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I recently found a Piper (Garnet) 2 x 6V6 amp. In another thread I was told the output transformer is very small. I installed a Celestion 70/80 speaker I had laying around and it sounds way better than the Marsland it replaced. I played the amp at gig levels, up to eight on the dial, for an hour with no problems. Later I realized that the Celestion is 16 ohms and the Marsland is 8 ohms. As I said it worked fine at high volume for an hour. Am I risking damaging the amp if I continue to use the 16 ohm Celestion? I'm not worried about the tubes. They are easily replaced. The output transformer may be hard to come up with an original it it goes. There is a speaker extension jack but the impedance is not labelled on it so I'm assuming it is 8 ohm as well.
 

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Discussion Starter #3
I wouldn't worry about an 8-16 mismatch, unless your output transformer is getting excessively hot, or your losing a lot of output volume.
The 16 ohm Celestion is noticeably louder than the 8 ohm Marsland. I often use a 16 ohm cab with an 8 ohm amp output on newer amps with no problems.I've never worried about it in the past. My worry with this amp is if something does go how hard will it be to get it fixed? A lot of what you read on the Internet says no problem and then others say OK to go lower (e.g. 4 ohm speaker) but not higher. Others say double either way ( 4 or 16) is OK. The output transformer is really small in this amp. I think that's why I like it so much. Great breakup for dirty blues.

I'm going to try it live tonight and see how it goes :)
 

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The concern is normally with respect to using a lower impedance load than the transformer is spec'd for. since the current pulled through the transformer may exceed its ability to dissipate any heat resulting from passing more current. Going the other way - to a higher load than spec'd for -may make the unit misbehave in terms of sound, and there's something that Ibelieve is called reflectance that impacts on tube functioning. But it is not fatal, as I have understood it.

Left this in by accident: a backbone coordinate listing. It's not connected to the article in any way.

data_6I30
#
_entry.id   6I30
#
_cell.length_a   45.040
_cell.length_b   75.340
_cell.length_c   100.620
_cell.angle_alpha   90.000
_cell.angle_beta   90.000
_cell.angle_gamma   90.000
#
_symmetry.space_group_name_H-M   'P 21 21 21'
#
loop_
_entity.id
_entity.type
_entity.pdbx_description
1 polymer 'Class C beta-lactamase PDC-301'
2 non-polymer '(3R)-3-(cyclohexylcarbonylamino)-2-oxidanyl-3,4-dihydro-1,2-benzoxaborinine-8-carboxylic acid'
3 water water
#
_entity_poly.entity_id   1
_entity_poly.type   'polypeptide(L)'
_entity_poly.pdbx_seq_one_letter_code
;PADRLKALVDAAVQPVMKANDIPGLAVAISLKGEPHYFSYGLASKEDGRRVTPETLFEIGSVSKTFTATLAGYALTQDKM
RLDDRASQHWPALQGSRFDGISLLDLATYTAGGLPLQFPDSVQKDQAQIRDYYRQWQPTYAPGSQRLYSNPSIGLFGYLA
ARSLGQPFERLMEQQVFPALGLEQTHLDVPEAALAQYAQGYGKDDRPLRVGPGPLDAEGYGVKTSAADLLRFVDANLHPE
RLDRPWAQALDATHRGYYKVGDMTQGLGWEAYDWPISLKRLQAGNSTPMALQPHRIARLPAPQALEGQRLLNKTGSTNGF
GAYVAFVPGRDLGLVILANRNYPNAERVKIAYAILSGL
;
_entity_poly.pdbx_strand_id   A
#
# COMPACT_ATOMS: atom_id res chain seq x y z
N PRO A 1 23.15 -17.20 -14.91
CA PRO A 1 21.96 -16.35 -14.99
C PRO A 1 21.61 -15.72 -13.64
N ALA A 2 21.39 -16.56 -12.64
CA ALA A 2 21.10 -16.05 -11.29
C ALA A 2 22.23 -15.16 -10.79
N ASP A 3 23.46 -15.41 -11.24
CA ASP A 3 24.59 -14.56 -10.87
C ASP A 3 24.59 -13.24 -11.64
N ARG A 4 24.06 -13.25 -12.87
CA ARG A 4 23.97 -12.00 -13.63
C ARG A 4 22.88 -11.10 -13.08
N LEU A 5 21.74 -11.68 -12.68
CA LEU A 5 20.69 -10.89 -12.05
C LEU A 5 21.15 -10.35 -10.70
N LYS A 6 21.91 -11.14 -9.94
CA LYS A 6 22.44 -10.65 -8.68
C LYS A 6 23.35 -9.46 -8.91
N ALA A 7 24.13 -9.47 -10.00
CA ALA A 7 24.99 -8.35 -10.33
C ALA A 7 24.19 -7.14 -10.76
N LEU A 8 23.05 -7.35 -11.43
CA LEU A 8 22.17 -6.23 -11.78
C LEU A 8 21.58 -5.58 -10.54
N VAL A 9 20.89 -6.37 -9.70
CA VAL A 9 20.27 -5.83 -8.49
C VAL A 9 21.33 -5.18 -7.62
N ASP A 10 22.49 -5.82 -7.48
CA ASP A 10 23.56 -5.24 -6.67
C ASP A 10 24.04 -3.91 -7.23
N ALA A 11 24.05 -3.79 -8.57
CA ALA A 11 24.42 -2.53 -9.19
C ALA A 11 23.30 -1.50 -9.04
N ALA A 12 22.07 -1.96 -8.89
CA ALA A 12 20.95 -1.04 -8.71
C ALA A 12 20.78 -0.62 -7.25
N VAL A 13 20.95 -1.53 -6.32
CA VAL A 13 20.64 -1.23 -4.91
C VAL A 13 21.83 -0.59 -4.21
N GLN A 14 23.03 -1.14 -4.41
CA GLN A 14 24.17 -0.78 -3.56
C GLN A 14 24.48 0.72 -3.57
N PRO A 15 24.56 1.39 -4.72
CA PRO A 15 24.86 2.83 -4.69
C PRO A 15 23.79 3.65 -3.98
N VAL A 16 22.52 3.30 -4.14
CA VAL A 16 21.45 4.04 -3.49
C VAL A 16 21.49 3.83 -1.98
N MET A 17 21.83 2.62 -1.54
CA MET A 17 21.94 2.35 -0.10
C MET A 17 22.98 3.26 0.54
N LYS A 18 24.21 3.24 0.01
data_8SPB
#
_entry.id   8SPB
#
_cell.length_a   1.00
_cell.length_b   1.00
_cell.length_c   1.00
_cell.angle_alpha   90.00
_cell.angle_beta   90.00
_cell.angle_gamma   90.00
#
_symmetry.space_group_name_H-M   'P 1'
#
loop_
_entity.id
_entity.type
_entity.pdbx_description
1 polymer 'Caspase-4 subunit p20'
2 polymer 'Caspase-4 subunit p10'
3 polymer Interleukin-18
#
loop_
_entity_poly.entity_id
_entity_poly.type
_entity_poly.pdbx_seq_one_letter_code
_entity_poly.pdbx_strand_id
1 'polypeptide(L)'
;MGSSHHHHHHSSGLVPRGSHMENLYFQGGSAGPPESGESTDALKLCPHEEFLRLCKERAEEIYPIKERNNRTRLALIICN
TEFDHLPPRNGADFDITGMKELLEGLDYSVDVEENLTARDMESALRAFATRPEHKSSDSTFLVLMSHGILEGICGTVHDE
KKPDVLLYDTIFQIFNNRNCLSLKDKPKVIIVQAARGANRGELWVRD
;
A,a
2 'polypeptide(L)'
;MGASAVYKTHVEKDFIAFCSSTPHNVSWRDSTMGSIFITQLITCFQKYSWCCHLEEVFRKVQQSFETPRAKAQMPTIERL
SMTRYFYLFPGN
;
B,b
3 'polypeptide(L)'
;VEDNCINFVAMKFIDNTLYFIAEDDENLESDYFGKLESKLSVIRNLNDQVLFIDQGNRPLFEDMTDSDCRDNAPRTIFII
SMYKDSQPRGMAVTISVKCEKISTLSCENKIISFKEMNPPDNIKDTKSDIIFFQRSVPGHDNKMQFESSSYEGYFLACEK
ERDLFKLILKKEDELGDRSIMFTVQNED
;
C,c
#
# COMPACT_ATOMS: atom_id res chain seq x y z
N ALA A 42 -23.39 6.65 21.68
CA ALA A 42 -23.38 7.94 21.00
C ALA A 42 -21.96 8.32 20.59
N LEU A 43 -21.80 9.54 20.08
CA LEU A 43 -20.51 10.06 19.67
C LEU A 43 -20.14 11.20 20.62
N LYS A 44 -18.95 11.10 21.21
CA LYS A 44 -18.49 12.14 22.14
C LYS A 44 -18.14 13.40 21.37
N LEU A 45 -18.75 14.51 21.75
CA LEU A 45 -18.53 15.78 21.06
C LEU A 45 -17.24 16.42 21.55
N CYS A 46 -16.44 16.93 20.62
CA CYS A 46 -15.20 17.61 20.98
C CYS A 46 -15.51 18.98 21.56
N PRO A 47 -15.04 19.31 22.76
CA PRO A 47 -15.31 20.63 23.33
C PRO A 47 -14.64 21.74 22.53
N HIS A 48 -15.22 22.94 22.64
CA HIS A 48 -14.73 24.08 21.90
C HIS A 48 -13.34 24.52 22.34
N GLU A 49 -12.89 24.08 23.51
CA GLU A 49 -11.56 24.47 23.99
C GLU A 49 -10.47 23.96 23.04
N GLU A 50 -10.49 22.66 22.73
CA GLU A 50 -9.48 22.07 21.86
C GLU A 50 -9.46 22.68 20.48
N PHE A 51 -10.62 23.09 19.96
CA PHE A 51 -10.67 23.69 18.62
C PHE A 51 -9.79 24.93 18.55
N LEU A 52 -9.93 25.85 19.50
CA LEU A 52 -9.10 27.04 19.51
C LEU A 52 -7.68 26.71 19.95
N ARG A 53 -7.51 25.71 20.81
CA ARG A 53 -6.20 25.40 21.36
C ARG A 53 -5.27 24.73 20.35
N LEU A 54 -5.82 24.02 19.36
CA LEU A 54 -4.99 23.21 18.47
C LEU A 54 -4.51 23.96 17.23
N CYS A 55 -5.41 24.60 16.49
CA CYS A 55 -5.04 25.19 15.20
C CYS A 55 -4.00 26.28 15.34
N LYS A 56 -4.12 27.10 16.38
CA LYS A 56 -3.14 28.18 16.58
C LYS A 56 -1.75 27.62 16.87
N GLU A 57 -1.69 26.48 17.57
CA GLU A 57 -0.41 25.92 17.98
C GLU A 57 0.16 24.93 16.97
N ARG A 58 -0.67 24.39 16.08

I await the opinion of folks who know more about such matters than I do...which is a pretty long line.

The extra volume from the Celestion is not conspicuous. When one looks at the efficiency specs of speakers, they can vary widely....like, REALLY widely. A more efficient voice-coil with a smaller gap, and a bigger magnet, can easily provide 12db more loudness at 1W than another speaker with a smaller less powerful magnet and inefficient voice-coil.

There's a reason why amp-makers may use a Marsland to produce a budget amp. There's alsoa reason why players replace them with Celestions.
 

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I run my Garnet Rebel at 8 Ohms all the time; the rear panel says "4 Ohms minimum."
 

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There are two camps in regards to the mismatch question. Each of them will swear that their camp is right. I am yet to get a definitive answer on this. In practice, a one step mismatch on either side of the OT rating should be fine. I would think that the smaller the OT, the more risk you are taking on. If it's a hammond in a Traynor, you are sitting pretty good. I have a Traynor YBA-3 Custom Special that I play guitar through. It sounds best with an 8ohm load as that is the only tap on the OT. I have played it on 4 and 16ohms loads and found that I loose power going up a step and gain headroom going down a step. Personally, playing it with a 4ohm load sounds better than a 16ohm load. YMMV. Hardcore tube geeks usually side with the "one step down is safer" mantra about 60% of the time.
 

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On a tube amp the transformer is looking for what it is rated for. If the resistance is lower it alters the voltage to compensate and the voltage is higher than "spec" so it has to dissipate that through heat so transformer gets hot. If it gets too hot it may or may not blow up. The other way around you are just losing efficiency of the amp. I bet an 8 ohm celestion would sound even better than the 16ohm. The amp tries to match the resistance of the 16 ohm by altering voltage lower in this case IIRC, so you are putting a few watts less output of the amp and the amp is straining a bit to do it.